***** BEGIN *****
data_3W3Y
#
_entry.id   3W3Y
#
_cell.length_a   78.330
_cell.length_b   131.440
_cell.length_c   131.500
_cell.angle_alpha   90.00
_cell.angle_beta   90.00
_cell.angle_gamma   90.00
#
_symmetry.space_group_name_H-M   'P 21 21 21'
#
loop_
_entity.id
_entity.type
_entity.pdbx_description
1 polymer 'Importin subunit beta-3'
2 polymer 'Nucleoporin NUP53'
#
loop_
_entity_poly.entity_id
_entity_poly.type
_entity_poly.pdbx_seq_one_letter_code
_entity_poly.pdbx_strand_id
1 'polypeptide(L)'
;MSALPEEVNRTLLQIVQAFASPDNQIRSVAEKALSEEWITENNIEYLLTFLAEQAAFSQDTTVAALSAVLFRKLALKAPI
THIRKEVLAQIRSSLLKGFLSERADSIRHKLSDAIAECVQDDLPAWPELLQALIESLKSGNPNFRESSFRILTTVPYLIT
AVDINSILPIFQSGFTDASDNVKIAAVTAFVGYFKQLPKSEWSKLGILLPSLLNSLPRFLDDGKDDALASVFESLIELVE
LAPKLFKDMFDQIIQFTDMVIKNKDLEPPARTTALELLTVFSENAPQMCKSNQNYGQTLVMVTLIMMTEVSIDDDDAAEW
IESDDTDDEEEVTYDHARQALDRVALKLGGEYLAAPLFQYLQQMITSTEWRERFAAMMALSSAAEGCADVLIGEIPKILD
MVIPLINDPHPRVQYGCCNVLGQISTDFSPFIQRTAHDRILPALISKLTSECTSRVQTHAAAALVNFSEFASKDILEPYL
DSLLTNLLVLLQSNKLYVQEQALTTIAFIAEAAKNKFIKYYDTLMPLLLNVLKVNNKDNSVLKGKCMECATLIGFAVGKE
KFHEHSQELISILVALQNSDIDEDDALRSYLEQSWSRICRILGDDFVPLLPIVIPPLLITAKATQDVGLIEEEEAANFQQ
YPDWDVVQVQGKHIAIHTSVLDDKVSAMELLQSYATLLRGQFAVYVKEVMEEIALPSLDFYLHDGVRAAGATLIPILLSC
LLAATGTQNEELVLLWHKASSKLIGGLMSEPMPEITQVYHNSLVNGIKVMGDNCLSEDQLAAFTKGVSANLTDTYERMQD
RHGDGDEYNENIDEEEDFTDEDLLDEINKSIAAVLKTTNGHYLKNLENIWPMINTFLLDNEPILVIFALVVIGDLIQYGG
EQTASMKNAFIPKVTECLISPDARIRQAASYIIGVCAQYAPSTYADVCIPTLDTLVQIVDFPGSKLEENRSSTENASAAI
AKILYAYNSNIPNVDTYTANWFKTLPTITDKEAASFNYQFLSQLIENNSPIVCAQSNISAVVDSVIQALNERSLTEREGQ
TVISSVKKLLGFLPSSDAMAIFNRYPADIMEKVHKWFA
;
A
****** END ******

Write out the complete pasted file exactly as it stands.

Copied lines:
data_3W3Y
#
_entry.id   3W3Y
#
_cell.length_a   78.330
_cell.length_b   131.440
_cell.length_c   131.500
_cell.angle_alpha   90.00
_cell.angle_beta   90.00
_cell.angle_gamma   90.00
#
_symmetry.space_group_name_H-M   'P 21 21 21'
#
loop_
_entity.id
_entity.type
_entity.pdbx_description
1 polymer 'Importin subunit beta-3'
2 polymer 'Nucleoporin NUP53'
#
loop_
_entity_poly.entity_id
_entity_poly.type
_entity_poly.pdbx_seq_one_letter_code
_entity_poly.pdbx_strand_id
1 'polypeptide(L)'
;MSALPEEVNRTLLQIVQAFASPDNQIRSVAEKALSEEWITENNIEYLLTFLAEQAAFSQDTTVAALSAVLFRKLALKAPI
THIRKEVLAQIRSSLLKGFLSERADSIRHKLSDAIAECVQDDLPAWPELLQALIESLKSGNPNFRESSFRILTTVPYLIT
AVDINSILPIFQSGFTDASDNVKIAAVTAFVGYFKQLPKSEWSKLGILLPSLLNSLPRFLDDGKDDALASVFESLIELVE
LAPKLFKDMFDQIIQFTDMVIKNKDLEPPARTTALELLTVFSENAPQMCKSNQNYGQTLVMVTLIMMTEVSIDDDDAAEW
IESDDTDDEEEVTYDHARQALDRVALKLGGEYLAAPLFQYLQQMITSTEWRERFAAMMALSSAAEGCADVLIGEIPKILD
MVIPLINDPHPRVQYGCCNVLGQISTDFSPFIQRTAHDRILPALISKLTSECTSRVQTHAAAALVNFSEFASKDILEPYL
DSLLTNLLVLLQSNKLYVQEQALTTIAFIAEAAKNKFIKYYDTLMPLLLNVLKVNNKDNSVLKGKCMECATLIGFAVGKE
KFHEHSQELISILVALQNSDIDEDDALRSYLEQSWSRICRILGDDFVPLLPIVIPPLLITAKATQDVGLIEEEEAANFQQ
YPDWDVVQVQGKHIAIHTSVLDDKVSAMELLQSYATLLRGQFAVYVKEVMEEIALPSLDFYLHDGVRAAGATLIPILLSC
LLAATGTQNEELVLLWHKASSKLIGGLMSEPMPEITQVYHNSLVNGIKVMGDNCLSEDQLAAFTKGVSANLTDTYERMQD
RHGDGDEYNENIDEEEDFTDEDLLDEINKSIAAVLKTTNGHYLKNLENIWPMINTFLLDNEPILVIFALVVIGDLIQYGG
EQTASMKNAFIPKVTECLISPDARIRQAASYIIGVCAQYAPSTYADVCIPTLDTLVQIVDFPGSKLEENRSSTENASAAI
AKILYAYNSNIPNVDTYTANWFKTLPTITDKEAASFNYQFLSQLIENNSPIVCAQSNISAVVDSVIQALNERSLTEREGQ
TVISSVKKLLGFLPSSDAMAIFNRYPADIMEKVHKWFA
;
A